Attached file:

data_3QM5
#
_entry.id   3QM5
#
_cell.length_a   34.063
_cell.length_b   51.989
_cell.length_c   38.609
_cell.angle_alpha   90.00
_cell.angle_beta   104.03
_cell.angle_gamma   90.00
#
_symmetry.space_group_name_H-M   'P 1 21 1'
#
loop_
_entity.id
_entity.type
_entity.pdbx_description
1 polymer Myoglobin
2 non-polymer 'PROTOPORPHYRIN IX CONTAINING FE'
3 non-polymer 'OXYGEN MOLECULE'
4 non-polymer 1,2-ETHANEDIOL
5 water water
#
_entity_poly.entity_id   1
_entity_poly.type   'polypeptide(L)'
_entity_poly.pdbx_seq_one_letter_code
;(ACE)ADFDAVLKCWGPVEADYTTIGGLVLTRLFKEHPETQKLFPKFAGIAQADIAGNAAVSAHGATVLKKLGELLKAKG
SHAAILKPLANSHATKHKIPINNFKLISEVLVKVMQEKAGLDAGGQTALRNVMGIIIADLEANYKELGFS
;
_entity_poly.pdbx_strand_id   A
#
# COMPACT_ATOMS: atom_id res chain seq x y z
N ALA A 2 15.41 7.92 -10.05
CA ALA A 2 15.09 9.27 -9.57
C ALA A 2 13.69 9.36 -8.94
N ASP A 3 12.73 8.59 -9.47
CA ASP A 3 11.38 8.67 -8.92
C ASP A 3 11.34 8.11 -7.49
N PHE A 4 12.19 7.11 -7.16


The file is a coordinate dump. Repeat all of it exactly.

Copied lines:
data_3QM5
#
_entry.id   3QM5
#
_cell.length_a   34.063
_cell.length_b   51.989
_cell.length_c   38.609
_cell.angle_alpha   90.00
_cell.angle_beta   104.03
_cell.angle_gamma   90.00
#
_symmetry.space_group_name_H-M   'P 1 21 1'
#
loop_
_entity.id
_entity.type
_entity.pdbx_description
1 polymer Myoglobin
2 non-polymer 'PROTOPORPHYRIN IX CONTAINING FE'
3 non-polymer 'OXYGEN MOLECULE'
4 non-polymer 1,2-ETHANEDIOL
5 water water
#
_entity_poly.entity_id   1
_entity_poly.type   'polypeptide(L)'
_entity_poly.pdbx_seq_one_letter_code
;(ACE)ADFDAVLKCWGPVEADYTTIGGLVLTRLFKEHPETQKLFPKFAGIAQADIAGNAAVSAHGATVLKKLGELLKAKG
SHAAILKPLANSHATKHKIPINNFKLISEVLVKVMQEKAGLDAGGQTALRNVMGIIIADLEANYKELGFS
;
_entity_poly.pdbx_strand_id   A
#
# COMPACT_ATOMS: atom_id res chain seq x y z
N ALA A 2 15.41 7.92 -10.05
CA ALA A 2 15.09 9.27 -9.57
C ALA A 2 13.69 9.36 -8.94
N ASP A 3 12.73 8.59 -9.47
CA ASP A 3 11.38 8.67 -8.92
C ASP A 3 11.34 8.11 -7.49
N PHE A 4 12.19 7.11 -7.16